31 August 2012

Bone Broth (Canned)

Broth is an essential component in many recipes, not the least of which are the massive amounts in soups.  But, as usual, the stuff sold in the stores is a mystery of complicated chemicals - including gluten.  Gluten?  There are flour products in broth?  Anyway, I'm here to tell you that there's a better way, and it's super cheap (depending on how valuable your time is, I guess...but I consider this to be health insurance, so I'm willing to donate the time needed).  If you doubt, skim over this blog post on all the benefits of bone broth - the biggest one that stands out to me is that bone broth is essential to making your bones stronger.  That's right, consuming the minerals and marrow from bones helps strengthen your own bones.
I got some bones at the local butcher (okay, it was Ebels, for those of you "in the know").  I roasted them for half an hour at 350*F.  This makes the marrow nice and tender.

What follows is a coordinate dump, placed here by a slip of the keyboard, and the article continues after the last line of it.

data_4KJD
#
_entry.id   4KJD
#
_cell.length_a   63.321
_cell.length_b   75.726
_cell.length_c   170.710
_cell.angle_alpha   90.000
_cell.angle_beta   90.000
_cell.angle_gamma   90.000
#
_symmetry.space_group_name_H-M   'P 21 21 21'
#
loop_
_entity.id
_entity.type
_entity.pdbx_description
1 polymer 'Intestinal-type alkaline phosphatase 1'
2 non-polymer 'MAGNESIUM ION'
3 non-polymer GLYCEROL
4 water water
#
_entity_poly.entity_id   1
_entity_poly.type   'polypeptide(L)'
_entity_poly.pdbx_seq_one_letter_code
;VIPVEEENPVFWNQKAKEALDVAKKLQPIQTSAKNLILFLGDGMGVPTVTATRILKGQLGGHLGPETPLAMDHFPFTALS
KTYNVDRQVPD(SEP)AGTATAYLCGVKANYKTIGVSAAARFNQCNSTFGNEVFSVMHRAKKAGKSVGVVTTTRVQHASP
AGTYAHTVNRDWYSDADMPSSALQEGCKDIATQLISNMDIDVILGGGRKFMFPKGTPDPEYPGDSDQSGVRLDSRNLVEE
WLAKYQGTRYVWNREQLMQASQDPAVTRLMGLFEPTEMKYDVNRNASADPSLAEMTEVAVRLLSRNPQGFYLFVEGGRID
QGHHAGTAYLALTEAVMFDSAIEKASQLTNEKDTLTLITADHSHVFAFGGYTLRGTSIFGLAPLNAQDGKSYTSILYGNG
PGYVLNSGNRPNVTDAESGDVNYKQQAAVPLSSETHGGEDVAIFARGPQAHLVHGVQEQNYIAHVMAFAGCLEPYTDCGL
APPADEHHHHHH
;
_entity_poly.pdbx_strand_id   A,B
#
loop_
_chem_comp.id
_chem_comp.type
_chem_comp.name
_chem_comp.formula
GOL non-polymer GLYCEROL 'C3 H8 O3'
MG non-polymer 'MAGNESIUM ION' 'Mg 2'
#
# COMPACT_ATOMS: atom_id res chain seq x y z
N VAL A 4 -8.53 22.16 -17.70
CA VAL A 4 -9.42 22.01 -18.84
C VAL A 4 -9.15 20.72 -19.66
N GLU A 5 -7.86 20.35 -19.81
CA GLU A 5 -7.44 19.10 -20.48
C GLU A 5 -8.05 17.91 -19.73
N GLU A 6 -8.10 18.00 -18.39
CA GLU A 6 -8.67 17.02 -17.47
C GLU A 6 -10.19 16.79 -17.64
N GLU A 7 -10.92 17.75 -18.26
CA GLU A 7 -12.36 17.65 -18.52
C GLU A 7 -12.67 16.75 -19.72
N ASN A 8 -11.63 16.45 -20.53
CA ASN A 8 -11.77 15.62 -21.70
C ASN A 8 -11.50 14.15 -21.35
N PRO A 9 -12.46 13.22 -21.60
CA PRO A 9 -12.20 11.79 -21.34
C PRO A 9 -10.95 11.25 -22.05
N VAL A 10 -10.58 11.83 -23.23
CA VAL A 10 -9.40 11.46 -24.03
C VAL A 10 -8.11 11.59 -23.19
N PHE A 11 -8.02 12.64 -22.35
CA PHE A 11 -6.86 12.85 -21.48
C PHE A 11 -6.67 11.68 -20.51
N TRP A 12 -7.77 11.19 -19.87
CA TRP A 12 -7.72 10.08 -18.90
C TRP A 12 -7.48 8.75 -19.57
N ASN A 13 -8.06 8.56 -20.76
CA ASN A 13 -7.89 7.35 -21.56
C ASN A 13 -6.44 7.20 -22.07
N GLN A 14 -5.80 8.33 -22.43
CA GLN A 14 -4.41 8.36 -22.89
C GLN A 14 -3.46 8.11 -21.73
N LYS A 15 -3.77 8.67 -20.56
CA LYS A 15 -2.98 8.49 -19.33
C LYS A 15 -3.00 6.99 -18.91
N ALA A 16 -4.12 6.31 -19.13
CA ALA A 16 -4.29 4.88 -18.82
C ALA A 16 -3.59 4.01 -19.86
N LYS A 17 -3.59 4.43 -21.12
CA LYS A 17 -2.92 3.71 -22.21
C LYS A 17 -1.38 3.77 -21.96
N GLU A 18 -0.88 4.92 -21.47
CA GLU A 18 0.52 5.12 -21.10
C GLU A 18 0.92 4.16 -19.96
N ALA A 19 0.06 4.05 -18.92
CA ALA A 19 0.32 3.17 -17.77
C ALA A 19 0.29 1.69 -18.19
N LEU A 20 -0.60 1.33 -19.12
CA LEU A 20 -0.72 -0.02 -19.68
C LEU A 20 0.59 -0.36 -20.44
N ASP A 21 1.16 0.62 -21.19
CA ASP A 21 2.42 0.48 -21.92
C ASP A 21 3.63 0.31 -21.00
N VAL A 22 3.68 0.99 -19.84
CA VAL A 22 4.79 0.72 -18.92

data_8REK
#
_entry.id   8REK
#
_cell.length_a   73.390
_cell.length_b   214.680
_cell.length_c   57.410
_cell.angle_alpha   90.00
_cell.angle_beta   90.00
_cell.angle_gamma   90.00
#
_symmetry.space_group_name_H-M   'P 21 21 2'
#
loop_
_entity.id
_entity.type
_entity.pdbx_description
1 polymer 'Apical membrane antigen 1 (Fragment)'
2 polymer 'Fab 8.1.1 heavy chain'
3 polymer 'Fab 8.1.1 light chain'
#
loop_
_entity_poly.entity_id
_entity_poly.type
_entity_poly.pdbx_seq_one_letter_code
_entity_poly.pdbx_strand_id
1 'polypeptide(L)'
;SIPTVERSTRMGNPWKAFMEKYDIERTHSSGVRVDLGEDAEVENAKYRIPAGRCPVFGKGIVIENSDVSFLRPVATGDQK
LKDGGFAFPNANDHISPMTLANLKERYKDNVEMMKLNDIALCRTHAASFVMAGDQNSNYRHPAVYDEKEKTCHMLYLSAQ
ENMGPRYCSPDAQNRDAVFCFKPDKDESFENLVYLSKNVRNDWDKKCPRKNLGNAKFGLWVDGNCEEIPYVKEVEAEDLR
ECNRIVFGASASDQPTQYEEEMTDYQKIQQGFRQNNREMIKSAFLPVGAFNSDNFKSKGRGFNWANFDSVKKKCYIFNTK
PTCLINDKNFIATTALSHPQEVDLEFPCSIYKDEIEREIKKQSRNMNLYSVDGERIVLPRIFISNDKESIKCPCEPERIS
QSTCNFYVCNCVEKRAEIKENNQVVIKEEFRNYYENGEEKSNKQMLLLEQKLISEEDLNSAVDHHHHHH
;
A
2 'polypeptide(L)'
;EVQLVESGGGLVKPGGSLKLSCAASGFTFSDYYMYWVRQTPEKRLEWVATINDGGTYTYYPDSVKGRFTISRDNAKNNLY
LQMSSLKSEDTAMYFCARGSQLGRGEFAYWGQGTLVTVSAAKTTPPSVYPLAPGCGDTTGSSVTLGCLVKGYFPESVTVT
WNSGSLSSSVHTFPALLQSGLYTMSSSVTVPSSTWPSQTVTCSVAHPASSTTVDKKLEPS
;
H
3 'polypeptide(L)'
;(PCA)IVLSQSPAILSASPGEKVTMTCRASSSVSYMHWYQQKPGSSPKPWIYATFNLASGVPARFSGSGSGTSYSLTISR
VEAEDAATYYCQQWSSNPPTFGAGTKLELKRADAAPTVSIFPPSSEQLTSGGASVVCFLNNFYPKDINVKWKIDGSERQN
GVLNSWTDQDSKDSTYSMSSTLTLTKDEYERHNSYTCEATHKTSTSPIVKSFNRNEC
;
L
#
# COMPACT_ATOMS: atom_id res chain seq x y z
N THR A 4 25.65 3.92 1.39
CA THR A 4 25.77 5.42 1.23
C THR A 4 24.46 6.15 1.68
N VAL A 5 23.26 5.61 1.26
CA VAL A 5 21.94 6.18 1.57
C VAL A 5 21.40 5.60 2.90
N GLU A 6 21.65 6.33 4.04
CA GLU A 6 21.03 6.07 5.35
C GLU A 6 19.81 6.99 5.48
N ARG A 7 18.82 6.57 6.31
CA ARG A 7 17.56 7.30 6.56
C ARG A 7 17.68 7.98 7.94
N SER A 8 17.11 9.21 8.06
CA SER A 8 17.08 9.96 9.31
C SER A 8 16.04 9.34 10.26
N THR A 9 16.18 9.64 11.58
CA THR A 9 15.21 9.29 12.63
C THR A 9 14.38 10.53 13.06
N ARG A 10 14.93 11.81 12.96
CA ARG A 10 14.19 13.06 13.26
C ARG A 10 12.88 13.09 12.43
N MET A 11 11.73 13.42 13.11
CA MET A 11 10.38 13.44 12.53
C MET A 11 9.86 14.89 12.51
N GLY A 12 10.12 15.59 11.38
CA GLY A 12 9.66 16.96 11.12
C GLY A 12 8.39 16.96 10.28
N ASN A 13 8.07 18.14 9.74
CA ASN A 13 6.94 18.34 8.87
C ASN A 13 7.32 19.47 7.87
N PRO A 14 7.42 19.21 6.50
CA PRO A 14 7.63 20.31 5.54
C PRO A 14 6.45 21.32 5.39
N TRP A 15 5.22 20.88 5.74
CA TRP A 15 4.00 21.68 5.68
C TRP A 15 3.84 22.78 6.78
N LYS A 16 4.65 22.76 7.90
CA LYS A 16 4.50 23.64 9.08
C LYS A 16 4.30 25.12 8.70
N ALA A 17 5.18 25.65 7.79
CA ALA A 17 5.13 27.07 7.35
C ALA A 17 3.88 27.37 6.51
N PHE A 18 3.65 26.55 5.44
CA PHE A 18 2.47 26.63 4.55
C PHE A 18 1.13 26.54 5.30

Then cover them with water in the crockpot.  I let this simmer on low for 24 hours.  I had larger bones and they didn't fit so well in the crockpot, so I ended up making 3 batches - I kept the crockpot running for 3 days straight.  I ended up with 18 cups (or 9 pints, or 4.5 quarts, or 1.125 gallons...) of bone broth.
Because a gallon of rich bone broth is much more than I'll use in the average week, I decided to can it.  Coincidentally, 9 pints fit perfectly in my canner.  I did skim much of the fat of the top, mostly because the directions said to.  Otherwise, I have no problem with natural saturated fats in animal broth.
My first time pressure canning, and I was slightly wary of...well, you know, pressure canners exploding.  Completely irrational, I know.  But I still put on Kyle's motorcycle jacket and safety glasses.
Okay, I only kept them on long enough for the photo.  It was way too hot in the kitchen for a jacket!
I followed the directions that came with my canner - 10 lbs for 20 minutes (for pints).  If you want to can broth, I recommend using the Ball canning guide or directions that came with your own canner.  Canning meats is NEVER safe in a water bath canner; it must be pressure-canned.

Bone broth!  It's not particularly pretty, but neither are health problems.  I'm sure this will enrich soups all through the fall, and canning more this winter will help warm up the house on cold days.

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